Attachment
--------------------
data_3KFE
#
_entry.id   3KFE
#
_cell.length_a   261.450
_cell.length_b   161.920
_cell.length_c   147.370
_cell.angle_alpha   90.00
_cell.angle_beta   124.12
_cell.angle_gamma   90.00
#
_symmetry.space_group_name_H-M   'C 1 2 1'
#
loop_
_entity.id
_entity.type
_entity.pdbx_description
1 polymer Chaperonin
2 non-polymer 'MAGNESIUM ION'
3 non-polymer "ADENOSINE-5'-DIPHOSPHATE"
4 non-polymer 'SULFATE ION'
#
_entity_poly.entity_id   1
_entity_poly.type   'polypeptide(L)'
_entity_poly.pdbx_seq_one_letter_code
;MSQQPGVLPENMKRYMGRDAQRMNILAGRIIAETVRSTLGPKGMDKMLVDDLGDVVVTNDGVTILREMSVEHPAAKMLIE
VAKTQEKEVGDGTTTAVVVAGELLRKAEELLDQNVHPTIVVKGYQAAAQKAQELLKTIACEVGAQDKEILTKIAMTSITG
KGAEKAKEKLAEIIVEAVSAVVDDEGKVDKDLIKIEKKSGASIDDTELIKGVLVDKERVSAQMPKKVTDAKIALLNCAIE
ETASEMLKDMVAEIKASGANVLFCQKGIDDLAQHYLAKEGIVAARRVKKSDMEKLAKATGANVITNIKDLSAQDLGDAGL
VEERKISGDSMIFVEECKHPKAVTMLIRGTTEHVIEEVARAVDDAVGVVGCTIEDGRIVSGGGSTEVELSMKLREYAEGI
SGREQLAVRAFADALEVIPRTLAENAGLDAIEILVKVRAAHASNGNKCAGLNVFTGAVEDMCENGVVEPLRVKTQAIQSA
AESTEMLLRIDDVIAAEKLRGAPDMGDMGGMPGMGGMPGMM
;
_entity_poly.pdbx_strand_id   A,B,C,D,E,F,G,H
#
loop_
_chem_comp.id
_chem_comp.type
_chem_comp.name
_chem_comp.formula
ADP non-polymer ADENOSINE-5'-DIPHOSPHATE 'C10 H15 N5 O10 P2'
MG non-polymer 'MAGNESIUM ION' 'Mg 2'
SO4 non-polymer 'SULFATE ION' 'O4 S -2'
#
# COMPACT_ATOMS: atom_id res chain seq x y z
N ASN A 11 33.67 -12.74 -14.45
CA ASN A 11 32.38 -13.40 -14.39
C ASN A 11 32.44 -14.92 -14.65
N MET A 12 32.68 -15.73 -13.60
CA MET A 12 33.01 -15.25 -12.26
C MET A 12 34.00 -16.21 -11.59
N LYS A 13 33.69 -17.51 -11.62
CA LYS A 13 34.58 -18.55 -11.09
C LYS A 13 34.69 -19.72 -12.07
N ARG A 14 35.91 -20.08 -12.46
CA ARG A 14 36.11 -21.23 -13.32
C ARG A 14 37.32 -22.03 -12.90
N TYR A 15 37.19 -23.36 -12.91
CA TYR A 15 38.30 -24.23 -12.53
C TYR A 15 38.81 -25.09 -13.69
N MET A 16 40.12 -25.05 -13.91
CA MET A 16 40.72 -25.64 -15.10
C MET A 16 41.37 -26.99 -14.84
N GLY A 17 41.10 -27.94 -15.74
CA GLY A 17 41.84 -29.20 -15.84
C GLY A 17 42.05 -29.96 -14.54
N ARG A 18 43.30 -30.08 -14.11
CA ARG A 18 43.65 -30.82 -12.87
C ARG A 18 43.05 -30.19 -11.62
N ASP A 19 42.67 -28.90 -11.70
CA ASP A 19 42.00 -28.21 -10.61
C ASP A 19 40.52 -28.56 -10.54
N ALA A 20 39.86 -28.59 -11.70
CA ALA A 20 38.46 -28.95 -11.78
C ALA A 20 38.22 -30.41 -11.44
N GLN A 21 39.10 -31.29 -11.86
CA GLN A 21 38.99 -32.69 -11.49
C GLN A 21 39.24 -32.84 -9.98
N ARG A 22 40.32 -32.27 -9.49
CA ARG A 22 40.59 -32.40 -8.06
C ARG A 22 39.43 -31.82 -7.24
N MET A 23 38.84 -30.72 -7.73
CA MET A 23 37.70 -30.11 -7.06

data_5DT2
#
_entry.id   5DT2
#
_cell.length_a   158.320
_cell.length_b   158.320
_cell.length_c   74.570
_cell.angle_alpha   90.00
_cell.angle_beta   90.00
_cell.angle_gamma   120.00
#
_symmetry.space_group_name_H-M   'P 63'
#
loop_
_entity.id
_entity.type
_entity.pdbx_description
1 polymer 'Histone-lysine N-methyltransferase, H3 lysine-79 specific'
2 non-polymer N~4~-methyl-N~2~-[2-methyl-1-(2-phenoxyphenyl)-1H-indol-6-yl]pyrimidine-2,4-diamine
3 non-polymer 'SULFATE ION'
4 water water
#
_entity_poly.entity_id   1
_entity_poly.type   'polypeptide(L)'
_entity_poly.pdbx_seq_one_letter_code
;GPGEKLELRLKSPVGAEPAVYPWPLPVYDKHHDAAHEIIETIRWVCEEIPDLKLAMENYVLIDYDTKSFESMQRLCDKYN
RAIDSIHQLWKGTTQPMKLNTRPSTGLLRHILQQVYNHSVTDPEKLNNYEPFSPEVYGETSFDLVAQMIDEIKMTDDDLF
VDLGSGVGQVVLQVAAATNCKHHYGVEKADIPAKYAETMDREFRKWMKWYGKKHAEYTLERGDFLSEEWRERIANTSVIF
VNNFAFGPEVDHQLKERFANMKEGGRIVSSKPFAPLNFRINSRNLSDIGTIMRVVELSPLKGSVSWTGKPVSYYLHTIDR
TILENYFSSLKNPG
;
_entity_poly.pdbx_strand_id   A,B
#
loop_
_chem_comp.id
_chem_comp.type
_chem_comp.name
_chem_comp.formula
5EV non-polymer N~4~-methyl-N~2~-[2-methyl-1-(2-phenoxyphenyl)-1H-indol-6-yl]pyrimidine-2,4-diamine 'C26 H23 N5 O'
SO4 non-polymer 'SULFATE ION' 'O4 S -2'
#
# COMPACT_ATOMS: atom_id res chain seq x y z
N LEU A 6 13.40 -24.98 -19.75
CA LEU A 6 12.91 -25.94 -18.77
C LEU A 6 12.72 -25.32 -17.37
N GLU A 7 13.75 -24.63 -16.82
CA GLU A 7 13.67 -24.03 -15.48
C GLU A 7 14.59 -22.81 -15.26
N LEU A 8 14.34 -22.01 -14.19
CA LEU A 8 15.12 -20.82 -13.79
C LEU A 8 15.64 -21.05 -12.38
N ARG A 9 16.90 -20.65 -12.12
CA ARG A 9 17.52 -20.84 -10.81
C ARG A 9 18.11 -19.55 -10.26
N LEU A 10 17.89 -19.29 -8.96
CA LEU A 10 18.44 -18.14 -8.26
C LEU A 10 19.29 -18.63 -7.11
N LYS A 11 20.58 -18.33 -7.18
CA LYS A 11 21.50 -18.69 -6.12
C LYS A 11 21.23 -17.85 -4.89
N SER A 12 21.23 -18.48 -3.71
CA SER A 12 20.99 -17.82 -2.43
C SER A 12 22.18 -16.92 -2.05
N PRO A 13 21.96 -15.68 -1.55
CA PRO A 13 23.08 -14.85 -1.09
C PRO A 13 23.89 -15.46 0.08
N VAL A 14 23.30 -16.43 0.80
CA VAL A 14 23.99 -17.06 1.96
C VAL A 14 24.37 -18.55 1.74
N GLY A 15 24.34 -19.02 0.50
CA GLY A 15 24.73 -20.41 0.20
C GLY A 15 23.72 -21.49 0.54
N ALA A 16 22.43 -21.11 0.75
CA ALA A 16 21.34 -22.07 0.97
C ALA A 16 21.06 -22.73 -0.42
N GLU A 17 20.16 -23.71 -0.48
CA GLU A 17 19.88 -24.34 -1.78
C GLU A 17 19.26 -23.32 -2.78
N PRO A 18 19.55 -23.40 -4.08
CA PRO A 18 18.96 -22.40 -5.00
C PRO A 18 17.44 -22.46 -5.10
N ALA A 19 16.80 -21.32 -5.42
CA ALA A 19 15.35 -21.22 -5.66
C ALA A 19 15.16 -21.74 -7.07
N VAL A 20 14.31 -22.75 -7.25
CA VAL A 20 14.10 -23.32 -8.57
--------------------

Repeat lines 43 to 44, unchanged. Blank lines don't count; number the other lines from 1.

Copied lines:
SO4 non-polymer 'SULFATE ION' 'O4 S -2'
#